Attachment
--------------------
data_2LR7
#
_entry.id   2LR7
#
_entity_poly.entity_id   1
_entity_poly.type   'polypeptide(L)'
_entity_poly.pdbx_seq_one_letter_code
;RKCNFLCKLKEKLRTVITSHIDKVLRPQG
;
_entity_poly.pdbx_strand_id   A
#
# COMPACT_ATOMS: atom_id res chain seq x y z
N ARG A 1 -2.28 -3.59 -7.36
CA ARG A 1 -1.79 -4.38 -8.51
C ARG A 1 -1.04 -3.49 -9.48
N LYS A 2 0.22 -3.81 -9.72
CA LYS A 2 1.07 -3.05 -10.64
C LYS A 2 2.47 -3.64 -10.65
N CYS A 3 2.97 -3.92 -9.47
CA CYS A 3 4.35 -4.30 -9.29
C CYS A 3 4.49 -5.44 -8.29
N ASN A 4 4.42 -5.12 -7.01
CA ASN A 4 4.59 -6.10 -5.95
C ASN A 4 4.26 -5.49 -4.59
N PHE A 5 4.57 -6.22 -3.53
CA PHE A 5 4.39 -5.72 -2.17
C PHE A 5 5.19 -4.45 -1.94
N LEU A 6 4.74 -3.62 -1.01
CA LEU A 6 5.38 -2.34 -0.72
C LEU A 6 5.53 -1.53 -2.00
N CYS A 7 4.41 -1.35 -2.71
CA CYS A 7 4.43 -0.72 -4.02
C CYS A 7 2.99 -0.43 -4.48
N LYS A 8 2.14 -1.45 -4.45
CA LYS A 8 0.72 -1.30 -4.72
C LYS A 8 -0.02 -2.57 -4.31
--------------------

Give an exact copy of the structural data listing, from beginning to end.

data_2LR7
#
_entry.id   2LR7
#
_entity_poly.entity_id   1
_entity_poly.type   'polypeptide(L)'
_entity_poly.pdbx_seq_one_letter_code
;RKCNFLCKLKEKLRTVITSHIDKVLRPQG
;
_entity_poly.pdbx_strand_id   A
#
# COMPACT_ATOMS: atom_id res chain seq x y z
N ARG A 1 -2.28 -3.59 -7.36
CA ARG A 1 -1.79 -4.38 -8.51
C ARG A 1 -1.04 -3.49 -9.48
N LYS A 2 0.22 -3.81 -9.72
CA LYS A 2 1.07 -3.05 -10.64
C LYS A 2 2.47 -3.64 -10.65
N CYS A 3 2.97 -3.92 -9.47
CA CYS A 3 4.35 -4.30 -9.29
C CYS A 3 4.49 -5.44 -8.29
N ASN A 4 4.42 -5.12 -7.01
CA ASN A 4 4.59 -6.10 -5.95
C ASN A 4 4.26 -5.49 -4.59
N PHE A 5 4.57 -6.22 -3.53
CA PHE A 5 4.39 -5.72 -2.17
C PHE A 5 5.19 -4.45 -1.94
N LEU A 6 4.74 -3.62 -1.01
CA LEU A 6 5.38 -2.34 -0.72
C LEU A 6 5.53 -1.53 -2.00
N CYS A 7 4.41 -1.35 -2.71
CA CYS A 7 4.43 -0.72 -4.02
C CYS A 7 2.99 -0.43 -4.48
N LYS A 8 2.14 -1.45 -4.45
CA LYS A 8 0.72 -1.30 -4.72
C LYS A 8 -0.02 -2.57 -4.31